Saturday, November 1, 2014

3 Hour Class Workshop Project/ Small tutorial

3 Hour Workshop Project

I've been working on a project  I'm submitting to the Wisconsin Quilt Expo next fall (2015) for one of their "Hands On" workshops.   This is a class I regularly teach at guild meetings, but since fabrics change so much every year or so I have to make the same sort of quilt again.

In this blog, I'll show you some of the steps I took making it.
Background fabric
The first thing I did was to choose a background fabric. This is a fat quarter of a variegated fabric which will work great for suggesting atmosphere and a forest floor. I knew I wanted to use the golden leaves I blogged about last time, and their color really kicked with this blue/green background.  Plus, one of my favorite fall scenes is when just a tree or two has turned while everything else is green. I love that color combination! 

Background foliage
 I choose 3 background foliage prints.
How NOT to arrange tree trunks
 Am I building a forest or a jail scene? Lol, don't arrange your tree trunks like jail bars.

 In my  previous blog I showed you how I use dye markers to highlight and shade tree trunks.  Since this class is mainly for students to learn how to use these tools and to build up their confidence, most of this scene is  tree trunks. (When I teach this class, I bring all of the markers so students only have to buy the fabric kit.) 

A better arrangement of tree trunks
 Usually when you make a forest scene, you cut out a bunch of 'messy' cut background foliage before you add your tree trunks.  These messy patches are glued down in a random fashion to suggest background leaves and shrubs.  Since the important part of this quilt is the tree trunks, I added them first. 

Messy cut shapes
 I use the right and the wrong side of fabrics when I cut out these shapes. Notice the shapes - they are not round oval blobs. This is the hardest part of making these landscapes if you ask me.
(And I think most of the students in my landscaping classes agree!)

Finished arrangement
 Once everything is glued down (I use a simple glue stick), it is time to stitch the applique patches in place. I use a monofilament thread - using the light/clear with the birch trees and the dark colored nylon for the elm trees.

At least I think they are elm.  :)

Once things are stitched down, I take the quilt top to my cutting board and square up the corners and edges. Then I sew on border fabrics, baste and quilt.

Borders added, quilting done.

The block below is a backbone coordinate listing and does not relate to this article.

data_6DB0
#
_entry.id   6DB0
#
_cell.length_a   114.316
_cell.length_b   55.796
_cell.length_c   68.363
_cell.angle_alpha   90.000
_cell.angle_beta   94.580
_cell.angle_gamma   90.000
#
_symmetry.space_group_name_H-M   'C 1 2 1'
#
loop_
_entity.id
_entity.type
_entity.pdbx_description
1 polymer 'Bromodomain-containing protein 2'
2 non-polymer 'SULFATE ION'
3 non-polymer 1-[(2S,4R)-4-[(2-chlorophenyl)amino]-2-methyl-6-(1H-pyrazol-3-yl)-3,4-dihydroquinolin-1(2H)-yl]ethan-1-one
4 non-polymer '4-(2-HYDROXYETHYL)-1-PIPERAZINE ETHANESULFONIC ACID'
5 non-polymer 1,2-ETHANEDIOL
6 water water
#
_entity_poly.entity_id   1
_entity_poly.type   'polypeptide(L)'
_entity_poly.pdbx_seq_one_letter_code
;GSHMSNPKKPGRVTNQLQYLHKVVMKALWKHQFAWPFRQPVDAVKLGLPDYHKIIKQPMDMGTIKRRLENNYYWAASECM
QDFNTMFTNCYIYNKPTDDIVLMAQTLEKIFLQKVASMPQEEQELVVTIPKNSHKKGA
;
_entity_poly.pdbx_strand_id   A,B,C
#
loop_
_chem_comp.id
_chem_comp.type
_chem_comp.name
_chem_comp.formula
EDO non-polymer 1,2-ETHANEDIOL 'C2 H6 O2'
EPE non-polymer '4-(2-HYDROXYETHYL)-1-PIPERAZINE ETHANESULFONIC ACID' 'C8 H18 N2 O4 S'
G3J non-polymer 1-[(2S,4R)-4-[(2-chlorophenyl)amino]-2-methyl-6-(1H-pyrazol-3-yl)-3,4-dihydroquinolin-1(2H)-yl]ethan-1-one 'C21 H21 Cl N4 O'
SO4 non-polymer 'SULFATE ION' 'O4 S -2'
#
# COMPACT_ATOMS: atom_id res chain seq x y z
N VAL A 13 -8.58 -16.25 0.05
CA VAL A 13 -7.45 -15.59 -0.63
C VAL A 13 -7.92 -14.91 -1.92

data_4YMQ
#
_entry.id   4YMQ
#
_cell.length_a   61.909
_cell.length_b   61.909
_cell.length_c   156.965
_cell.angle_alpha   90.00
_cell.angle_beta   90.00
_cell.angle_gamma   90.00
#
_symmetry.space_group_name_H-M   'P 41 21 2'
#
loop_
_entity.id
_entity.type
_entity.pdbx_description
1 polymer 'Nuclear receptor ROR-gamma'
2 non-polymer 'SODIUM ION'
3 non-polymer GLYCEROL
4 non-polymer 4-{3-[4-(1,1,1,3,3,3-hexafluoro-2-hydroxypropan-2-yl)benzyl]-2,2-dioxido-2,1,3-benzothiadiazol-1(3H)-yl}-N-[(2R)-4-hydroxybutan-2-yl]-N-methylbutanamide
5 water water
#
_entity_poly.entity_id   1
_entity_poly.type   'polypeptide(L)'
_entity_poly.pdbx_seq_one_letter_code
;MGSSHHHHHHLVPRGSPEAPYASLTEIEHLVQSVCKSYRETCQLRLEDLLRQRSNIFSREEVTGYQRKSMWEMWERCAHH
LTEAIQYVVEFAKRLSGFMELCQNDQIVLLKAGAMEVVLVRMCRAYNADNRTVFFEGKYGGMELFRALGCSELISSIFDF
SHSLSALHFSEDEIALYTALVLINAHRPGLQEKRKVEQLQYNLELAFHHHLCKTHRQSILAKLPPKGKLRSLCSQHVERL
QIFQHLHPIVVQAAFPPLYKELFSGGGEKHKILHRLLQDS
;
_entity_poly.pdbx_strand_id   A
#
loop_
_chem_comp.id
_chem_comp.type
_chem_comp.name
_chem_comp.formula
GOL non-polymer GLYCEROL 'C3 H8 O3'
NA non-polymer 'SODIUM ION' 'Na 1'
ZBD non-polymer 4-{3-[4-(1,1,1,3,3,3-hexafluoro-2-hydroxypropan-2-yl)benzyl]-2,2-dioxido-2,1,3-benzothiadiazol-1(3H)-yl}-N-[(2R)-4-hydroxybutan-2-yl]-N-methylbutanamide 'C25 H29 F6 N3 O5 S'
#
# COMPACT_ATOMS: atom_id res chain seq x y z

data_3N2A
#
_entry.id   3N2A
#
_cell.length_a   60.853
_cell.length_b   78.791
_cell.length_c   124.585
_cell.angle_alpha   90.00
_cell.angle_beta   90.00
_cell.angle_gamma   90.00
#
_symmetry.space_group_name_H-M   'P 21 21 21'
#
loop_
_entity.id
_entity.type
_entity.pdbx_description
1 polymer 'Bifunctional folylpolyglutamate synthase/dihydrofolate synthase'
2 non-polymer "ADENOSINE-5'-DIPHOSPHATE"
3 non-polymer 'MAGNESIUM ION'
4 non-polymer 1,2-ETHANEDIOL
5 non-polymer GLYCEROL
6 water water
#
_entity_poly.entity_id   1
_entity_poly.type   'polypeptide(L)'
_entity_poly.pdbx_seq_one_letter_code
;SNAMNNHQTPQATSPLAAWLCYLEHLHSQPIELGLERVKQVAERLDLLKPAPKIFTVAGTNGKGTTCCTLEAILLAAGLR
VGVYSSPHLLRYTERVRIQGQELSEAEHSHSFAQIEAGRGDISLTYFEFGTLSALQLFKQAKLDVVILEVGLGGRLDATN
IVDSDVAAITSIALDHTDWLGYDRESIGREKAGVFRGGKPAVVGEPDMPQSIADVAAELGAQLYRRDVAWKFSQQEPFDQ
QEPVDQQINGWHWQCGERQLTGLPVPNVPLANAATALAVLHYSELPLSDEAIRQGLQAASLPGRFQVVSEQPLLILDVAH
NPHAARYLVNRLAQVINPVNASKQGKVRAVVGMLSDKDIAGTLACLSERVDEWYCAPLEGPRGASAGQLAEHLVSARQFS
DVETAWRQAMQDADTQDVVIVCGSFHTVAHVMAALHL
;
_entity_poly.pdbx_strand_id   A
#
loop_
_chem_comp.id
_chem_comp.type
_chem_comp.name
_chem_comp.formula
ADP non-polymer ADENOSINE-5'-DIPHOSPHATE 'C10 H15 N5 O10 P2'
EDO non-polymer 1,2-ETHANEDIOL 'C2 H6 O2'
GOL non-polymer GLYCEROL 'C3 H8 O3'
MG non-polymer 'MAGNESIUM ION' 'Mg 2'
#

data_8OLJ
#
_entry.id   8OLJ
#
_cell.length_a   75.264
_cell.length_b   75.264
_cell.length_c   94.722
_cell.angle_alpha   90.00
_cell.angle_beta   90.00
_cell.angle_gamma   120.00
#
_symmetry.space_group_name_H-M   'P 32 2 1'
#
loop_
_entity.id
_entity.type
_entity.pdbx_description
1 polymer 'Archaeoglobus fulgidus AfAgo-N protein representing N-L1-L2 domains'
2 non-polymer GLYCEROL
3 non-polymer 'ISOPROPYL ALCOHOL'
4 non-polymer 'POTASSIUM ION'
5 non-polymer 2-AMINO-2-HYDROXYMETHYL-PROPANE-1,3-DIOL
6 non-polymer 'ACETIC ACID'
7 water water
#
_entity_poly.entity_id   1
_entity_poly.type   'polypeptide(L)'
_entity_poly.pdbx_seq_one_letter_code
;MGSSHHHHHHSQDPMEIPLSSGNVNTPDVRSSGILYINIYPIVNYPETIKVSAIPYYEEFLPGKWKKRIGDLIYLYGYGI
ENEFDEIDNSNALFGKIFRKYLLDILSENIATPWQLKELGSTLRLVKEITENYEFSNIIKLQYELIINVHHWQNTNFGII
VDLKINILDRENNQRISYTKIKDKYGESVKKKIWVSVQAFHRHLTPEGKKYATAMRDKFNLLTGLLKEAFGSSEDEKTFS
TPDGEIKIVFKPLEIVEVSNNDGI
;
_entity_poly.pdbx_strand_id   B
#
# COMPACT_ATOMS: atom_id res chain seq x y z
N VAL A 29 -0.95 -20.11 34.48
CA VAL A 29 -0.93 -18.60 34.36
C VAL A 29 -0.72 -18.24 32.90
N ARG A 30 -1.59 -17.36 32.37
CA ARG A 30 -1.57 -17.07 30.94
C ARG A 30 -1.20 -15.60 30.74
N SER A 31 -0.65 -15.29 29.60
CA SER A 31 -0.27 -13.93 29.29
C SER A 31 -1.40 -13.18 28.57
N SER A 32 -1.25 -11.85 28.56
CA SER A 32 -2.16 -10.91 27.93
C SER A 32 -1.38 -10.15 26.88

When I finished the quilt, I didn't like the top so much.  Those gold leaves weren't quite right with all the greens in the fabrics. Sooo... I added MORE leaves.

*Cue Music*
It's my party and I can add if I want to.

3 Hour Workshop - Finished
(Click for a bigger image if you'd like.)

As always, questions and comments are welcome!

(And I head back to my happy place where I figure out what I want to do next!)

4 comments:

  1. Great tutorial.....super piece. Thanks for explaining your fabric and color selections, too.

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    1. Thanks! I've made this quilt so many times that it comes pretty easy now. I'll be making another in different colors soon so I'll post a bit about that too. For me the tricky bit is finding good leaves. It is always hard to get natural leaves.

      I wish fabric designers would look to mother nature when they design. :)

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    2. This is so beautiful! I wish I could take the class to learn how to make this. My dream is to someday make art quilts. But where I live (north central Wisconsin), there are no classes nearby whenever I check into them.

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    3. Are you going to come down to visit Quilt Expo in September? If the powers that be sign me up to teach a workshop, you could take the class. If you belong to a local quilt guild, maybe ask the program chair to look me up. Because the class is only 3 hours, my students have a lot of fun - they learn just enough to launch out on their own but it isn't as stressful as the all day class projects. Thanks for the compliments by the way! :)

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